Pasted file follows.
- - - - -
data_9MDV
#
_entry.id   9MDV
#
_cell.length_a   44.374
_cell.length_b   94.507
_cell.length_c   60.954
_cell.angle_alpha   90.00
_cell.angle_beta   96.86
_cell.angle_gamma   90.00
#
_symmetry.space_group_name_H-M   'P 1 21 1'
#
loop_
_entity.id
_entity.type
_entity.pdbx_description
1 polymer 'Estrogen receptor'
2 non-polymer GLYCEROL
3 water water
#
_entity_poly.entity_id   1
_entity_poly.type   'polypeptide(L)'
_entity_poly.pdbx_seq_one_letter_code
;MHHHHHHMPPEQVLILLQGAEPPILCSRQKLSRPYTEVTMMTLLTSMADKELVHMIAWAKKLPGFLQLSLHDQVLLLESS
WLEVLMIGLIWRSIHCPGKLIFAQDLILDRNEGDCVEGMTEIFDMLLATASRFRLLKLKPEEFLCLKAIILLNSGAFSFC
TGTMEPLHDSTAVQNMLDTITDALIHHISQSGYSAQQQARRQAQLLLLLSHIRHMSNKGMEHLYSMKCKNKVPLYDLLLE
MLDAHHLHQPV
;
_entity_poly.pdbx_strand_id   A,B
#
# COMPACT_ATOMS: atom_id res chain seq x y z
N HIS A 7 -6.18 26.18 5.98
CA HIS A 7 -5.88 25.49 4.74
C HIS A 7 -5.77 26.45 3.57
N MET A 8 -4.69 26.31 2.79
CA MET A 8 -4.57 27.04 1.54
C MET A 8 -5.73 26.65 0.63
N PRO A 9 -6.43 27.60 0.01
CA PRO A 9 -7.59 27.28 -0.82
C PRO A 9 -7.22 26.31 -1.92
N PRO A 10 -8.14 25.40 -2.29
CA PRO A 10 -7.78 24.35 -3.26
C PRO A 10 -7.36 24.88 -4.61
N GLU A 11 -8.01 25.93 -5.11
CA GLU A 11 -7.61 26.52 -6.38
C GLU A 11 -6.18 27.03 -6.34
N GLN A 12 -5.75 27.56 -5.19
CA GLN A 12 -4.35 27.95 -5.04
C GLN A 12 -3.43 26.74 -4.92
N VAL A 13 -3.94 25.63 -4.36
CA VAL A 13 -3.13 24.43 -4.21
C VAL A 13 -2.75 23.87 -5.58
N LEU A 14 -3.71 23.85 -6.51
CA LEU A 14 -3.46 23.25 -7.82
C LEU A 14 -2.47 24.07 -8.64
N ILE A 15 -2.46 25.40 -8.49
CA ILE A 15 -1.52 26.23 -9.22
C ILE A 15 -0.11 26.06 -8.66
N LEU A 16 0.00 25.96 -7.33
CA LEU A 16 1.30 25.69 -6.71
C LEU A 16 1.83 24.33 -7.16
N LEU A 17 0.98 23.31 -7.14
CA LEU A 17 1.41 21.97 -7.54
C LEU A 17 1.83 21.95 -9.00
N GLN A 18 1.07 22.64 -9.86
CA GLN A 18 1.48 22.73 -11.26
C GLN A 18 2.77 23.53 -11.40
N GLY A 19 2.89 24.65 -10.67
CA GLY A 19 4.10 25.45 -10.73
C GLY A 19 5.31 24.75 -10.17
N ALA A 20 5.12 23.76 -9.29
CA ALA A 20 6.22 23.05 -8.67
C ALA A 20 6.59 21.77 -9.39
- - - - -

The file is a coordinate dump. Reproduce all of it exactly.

data_9MDV
#
_entry.id   9MDV
#
_cell.length_a   44.374
_cell.length_b   94.507
_cell.length_c   60.954
_cell.angle_alpha   90.00
_cell.angle_beta   96.86
_cell.angle_gamma   90.00
#
_symmetry.space_group_name_H-M   'P 1 21 1'
#
loop_
_entity.id
_entity.type
_entity.pdbx_description
1 polymer 'Estrogen receptor'
2 non-polymer GLYCEROL
3 water water
#
_entity_poly.entity_id   1
_entity_poly.type   'polypeptide(L)'
_entity_poly.pdbx_seq_one_letter_code
;MHHHHHHMPPEQVLILLQGAEPPILCSRQKLSRPYTEVTMMTLLTSMADKELVHMIAWAKKLPGFLQLSLHDQVLLLESS
WLEVLMIGLIWRSIHCPGKLIFAQDLILDRNEGDCVEGMTEIFDMLLATASRFRLLKLKPEEFLCLKAIILLNSGAFSFC
TGTMEPLHDSTAVQNMLDTITDALIHHISQSGYSAQQQARRQAQLLLLLSHIRHMSNKGMEHLYSMKCKNKVPLYDLLLE
MLDAHHLHQPV
;
_entity_poly.pdbx_strand_id   A,B
#
# COMPACT_ATOMS: atom_id res chain seq x y z
N HIS A 7 -6.18 26.18 5.98
CA HIS A 7 -5.88 25.49 4.74
C HIS A 7 -5.77 26.45 3.57
N MET A 8 -4.69 26.31 2.79
CA MET A 8 -4.57 27.04 1.54
C MET A 8 -5.73 26.65 0.63
N PRO A 9 -6.43 27.60 0.01
CA PRO A 9 -7.59 27.28 -0.82
C PRO A 9 -7.22 26.31 -1.92
N PRO A 10 -8.14 25.40 -2.29
CA PRO A 10 -7.78 24.35 -3.26
C PRO A 10 -7.36 24.88 -4.61
N GLU A 11 -8.01 25.93 -5.11
CA GLU A 11 -7.61 26.52 -6.38
C GLU A 11 -6.18 27.03 -6.34
N GLN A 12 -5.75 27.56 -5.19
CA GLN A 12 -4.35 27.95 -5.04
C GLN A 12 -3.43 26.74 -4.92
N VAL A 13 -3.94 25.63 -4.36
CA VAL A 13 -3.13 24.43 -4.21
C VAL A 13 -2.75 23.87 -5.58
N LEU A 14 -3.71 23.85 -6.51
CA LEU A 14 -3.46 23.25 -7.82
C LEU A 14 -2.47 24.07 -8.64
N ILE A 15 -2.46 25.40 -8.49
CA ILE A 15 -1.52 26.23 -9.22
C ILE A 15 -0.11 26.06 -8.66
N LEU A 16 0.00 25.96 -7.33
CA LEU A 16 1.30 25.69 -6.71
C LEU A 16 1.83 24.33 -7.16
N LEU A 17 0.98 23.31 -7.14
CA LEU A 17 1.41 21.97 -7.54
C LEU A 17 1.83 21.95 -9.00
N GLN A 18 1.07 22.64 -9.86
CA GLN A 18 1.48 22.73 -11.26
C GLN A 18 2.77 23.53 -11.40
N GLY A 19 2.89 24.65 -10.67
CA GLY A 19 4.10 25.45 -10.73
C GLY A 19 5.31 24.75 -10.17
N ALA A 20 5.12 23.76 -9.29
CA ALA A 20 6.22 23.05 -8.67
C ALA A 20 6.59 21.77 -9.39